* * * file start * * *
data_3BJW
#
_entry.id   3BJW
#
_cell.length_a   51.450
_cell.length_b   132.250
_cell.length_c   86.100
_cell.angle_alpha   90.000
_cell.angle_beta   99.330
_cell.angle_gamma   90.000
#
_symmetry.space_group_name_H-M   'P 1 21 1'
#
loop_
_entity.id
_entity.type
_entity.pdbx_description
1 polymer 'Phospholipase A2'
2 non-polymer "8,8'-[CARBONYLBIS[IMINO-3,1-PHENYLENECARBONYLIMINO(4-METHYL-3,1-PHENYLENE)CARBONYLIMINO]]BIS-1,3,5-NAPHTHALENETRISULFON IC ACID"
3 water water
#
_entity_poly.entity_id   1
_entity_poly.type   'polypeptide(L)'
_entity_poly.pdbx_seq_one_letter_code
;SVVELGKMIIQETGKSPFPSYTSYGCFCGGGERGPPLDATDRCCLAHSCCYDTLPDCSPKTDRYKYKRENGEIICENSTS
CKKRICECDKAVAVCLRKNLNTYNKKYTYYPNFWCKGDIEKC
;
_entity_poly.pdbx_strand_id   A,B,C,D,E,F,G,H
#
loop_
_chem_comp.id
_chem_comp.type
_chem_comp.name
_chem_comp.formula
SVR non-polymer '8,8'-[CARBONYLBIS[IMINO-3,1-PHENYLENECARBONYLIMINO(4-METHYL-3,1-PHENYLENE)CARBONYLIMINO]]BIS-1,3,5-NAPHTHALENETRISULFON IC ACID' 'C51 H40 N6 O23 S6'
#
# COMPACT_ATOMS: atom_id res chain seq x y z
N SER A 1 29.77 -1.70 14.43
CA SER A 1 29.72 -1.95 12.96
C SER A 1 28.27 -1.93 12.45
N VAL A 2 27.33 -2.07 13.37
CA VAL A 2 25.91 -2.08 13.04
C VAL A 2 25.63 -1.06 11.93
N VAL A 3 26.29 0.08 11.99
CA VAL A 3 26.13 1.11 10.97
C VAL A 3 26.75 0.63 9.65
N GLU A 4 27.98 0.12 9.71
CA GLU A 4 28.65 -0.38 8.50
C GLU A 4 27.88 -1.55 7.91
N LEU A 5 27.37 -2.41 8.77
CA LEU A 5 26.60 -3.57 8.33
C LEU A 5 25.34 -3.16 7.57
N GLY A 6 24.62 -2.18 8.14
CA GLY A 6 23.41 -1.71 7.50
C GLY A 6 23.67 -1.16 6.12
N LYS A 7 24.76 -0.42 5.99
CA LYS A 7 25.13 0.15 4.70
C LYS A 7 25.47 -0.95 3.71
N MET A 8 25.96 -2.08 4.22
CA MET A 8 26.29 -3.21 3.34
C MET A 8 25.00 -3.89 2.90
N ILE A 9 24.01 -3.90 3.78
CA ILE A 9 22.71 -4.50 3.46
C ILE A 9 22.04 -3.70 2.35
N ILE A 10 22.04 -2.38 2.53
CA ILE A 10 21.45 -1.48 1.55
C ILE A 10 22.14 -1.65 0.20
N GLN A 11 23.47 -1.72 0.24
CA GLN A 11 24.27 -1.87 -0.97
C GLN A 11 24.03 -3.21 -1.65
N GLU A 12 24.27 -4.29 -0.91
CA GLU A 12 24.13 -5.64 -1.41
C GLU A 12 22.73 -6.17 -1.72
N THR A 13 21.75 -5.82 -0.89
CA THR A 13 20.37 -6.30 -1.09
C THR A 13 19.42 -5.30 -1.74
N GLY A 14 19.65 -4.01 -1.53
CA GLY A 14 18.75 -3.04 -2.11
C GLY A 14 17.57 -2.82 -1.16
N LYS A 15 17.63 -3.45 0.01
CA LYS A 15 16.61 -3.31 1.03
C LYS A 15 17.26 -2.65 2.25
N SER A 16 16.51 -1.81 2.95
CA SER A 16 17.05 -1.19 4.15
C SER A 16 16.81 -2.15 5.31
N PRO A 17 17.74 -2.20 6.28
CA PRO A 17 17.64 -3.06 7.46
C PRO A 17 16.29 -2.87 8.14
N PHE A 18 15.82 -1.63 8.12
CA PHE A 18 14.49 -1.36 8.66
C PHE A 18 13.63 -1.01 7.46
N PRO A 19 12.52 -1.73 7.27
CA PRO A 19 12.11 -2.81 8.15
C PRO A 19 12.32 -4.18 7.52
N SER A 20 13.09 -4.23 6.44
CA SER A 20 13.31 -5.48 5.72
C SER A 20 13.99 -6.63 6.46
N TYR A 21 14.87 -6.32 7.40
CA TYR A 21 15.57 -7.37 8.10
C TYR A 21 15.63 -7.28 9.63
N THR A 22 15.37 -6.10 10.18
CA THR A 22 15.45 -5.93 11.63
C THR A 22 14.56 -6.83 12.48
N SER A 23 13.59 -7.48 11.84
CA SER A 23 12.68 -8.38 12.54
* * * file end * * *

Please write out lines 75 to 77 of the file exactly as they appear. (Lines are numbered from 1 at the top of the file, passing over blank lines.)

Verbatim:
CA THR A 13 20.37 -6.30 -1.09
C THR A 13 19.42 -5.30 -1.74
N GLY A 14 19.65 -4.01 -1.53